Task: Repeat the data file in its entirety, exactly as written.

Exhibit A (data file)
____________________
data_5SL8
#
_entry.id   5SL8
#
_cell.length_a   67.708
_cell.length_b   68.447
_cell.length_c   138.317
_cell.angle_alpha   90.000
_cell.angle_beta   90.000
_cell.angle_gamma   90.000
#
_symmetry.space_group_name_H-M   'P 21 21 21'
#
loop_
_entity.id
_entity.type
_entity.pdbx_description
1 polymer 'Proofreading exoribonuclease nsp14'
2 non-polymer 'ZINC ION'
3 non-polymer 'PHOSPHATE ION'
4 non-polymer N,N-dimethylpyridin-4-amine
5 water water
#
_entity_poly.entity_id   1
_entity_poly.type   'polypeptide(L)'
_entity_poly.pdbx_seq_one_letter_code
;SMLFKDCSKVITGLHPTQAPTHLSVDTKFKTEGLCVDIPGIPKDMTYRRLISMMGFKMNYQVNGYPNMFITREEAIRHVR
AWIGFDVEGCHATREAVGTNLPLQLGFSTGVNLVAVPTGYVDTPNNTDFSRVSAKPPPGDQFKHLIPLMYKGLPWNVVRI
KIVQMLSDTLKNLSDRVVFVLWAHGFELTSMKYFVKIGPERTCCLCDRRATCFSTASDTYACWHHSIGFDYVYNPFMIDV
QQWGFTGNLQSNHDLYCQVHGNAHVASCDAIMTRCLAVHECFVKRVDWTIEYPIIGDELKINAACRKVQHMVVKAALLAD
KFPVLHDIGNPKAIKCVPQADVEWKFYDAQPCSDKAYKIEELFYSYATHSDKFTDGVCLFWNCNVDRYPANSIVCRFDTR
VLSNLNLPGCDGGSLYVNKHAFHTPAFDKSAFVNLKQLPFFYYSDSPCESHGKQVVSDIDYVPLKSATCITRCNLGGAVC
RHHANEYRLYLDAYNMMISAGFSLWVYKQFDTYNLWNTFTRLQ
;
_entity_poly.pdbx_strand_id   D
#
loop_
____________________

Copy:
data_5SL8
#
_entry.id   5SL8
#
_cell.length_a   67.708
_cell.length_b   68.447
_cell.length_c   138.317
_cell.angle_alpha   90.000
_cell.angle_beta   90.000
_cell.angle_gamma   90.000
#
_symmetry.space_group_name_H-M   'P 21 21 21'
#
loop_
_entity.id
_entity.type
_entity.pdbx_description
1 polymer 'Proofreading exoribonuclease nsp14'
2 non-polymer 'ZINC ION'
3 non-polymer 'PHOSPHATE ION'
4 non-polymer N,N-dimethylpyridin-4-amine
5 water water
#
_entity_poly.entity_id   1
_entity_poly.type   'polypeptide(L)'
_entity_poly.pdbx_seq_one_letter_code
;SMLFKDCSKVITGLHPTQAPTHLSVDTKFKTEGLCVDIPGIPKDMTYRRLISMMGFKMNYQVNGYPNMFITREEAIRHVR
AWIGFDVEGCHATREAVGTNLPLQLGFSTGVNLVAVPTGYVDTPNNTDFSRVSAKPPPGDQFKHLIPLMYKGLPWNVVRI
KIVQMLSDTLKNLSDRVVFVLWAHGFELTSMKYFVKIGPERTCCLCDRRATCFSTASDTYACWHHSIGFDYVYNPFMIDV
QQWGFTGNLQSNHDLYCQVHGNAHVASCDAIMTRCLAVHECFVKRVDWTIEYPIIGDELKINAACRKVQHMVVKAALLAD
KFPVLHDIGNPKAIKCVPQADVEWKFYDAQPCSDKAYKIEELFYSYATHSDKFTDGVCLFWNCNVDRYPANSIVCRFDTR
VLSNLNLPGCDGGSLYVNKHAFHTPAFDKSAFVNLKQLPFFYYSDSPCESHGKQVVSDIDYVPLKSATCITRCNLGGAVC
RHHANEYRLYLDAYNMMISAGFSLWVYKQFDTYNLWNTFTRLQ
;
_entity_poly.pdbx_strand_id   D
#
loop_